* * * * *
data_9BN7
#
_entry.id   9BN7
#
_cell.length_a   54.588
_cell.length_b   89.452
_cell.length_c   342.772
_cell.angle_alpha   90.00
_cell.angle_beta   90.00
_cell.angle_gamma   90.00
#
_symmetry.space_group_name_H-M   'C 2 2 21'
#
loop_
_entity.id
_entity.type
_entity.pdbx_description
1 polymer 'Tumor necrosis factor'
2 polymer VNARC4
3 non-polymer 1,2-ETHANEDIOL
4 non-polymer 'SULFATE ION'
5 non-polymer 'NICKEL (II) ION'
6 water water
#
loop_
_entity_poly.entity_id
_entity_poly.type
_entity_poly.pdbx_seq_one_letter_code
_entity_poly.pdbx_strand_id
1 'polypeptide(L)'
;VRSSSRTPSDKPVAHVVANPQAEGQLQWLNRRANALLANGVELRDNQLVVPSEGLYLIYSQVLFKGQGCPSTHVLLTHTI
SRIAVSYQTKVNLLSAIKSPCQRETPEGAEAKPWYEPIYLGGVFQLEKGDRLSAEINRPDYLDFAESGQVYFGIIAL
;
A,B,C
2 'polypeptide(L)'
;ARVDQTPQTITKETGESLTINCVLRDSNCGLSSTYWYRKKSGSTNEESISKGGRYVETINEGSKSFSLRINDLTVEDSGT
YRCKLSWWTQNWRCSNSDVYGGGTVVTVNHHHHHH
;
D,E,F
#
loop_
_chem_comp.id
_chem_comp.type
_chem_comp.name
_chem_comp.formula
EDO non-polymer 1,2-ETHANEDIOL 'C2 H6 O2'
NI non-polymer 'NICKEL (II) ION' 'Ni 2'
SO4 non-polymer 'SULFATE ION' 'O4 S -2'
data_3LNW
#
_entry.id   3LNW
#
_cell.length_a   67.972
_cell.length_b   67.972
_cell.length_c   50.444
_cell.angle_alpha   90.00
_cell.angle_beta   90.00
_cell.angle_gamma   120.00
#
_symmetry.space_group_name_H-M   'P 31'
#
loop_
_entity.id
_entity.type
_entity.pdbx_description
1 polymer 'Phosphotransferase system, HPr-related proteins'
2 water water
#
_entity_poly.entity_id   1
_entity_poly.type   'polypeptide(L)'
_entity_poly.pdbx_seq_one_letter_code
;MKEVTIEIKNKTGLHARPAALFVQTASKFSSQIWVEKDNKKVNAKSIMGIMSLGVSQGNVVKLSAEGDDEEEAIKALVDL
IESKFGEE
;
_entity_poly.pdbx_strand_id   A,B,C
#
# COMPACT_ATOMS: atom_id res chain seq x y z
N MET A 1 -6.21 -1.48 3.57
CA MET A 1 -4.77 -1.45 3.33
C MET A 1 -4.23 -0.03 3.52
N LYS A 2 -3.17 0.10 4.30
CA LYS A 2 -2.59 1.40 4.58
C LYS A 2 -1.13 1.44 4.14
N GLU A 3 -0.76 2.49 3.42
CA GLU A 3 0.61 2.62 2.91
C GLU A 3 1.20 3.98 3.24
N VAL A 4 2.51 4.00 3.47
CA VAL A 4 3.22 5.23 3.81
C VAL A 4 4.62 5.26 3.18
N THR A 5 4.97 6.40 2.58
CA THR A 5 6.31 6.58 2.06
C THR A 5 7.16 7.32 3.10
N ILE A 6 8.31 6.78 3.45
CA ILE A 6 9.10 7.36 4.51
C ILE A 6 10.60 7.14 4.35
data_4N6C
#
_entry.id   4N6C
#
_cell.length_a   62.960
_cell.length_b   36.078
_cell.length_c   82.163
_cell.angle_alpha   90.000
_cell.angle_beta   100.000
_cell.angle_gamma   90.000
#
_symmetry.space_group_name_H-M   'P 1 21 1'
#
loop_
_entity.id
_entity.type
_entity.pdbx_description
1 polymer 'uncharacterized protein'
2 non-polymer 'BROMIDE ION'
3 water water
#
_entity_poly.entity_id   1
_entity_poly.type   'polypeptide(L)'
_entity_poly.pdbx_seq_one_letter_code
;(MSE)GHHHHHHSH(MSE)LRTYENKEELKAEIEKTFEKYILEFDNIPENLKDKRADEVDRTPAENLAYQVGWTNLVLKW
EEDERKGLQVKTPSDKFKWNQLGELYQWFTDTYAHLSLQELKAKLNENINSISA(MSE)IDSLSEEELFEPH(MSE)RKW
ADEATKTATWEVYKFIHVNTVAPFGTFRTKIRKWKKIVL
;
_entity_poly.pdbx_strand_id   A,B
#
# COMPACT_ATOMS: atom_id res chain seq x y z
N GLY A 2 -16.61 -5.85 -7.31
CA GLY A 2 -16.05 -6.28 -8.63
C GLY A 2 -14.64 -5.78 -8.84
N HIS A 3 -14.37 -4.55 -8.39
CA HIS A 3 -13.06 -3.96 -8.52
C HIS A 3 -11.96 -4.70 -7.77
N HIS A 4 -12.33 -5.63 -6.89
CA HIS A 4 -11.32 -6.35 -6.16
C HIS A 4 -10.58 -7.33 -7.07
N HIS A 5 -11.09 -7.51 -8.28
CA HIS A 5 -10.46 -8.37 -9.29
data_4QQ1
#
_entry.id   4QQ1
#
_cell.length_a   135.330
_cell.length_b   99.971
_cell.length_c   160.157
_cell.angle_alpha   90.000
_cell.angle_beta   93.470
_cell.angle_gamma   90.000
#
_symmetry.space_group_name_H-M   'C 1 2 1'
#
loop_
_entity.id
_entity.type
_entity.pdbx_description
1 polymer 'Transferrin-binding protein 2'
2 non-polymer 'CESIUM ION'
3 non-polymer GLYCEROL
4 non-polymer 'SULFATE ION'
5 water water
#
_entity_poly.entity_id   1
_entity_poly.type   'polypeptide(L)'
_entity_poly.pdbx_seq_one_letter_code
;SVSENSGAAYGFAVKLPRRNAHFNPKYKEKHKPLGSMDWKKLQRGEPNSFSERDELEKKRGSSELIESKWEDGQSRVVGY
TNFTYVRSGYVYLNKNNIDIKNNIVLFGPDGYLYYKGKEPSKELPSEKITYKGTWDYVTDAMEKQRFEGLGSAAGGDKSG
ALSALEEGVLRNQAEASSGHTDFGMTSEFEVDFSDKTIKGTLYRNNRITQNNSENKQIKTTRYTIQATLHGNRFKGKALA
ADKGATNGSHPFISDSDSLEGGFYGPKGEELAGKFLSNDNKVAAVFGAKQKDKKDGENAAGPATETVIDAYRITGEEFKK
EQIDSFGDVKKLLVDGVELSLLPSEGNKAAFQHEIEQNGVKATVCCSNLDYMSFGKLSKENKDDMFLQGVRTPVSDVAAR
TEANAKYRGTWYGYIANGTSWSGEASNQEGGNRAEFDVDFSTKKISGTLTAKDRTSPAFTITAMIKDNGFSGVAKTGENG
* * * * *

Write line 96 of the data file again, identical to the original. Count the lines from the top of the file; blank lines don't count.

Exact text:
data_4N6C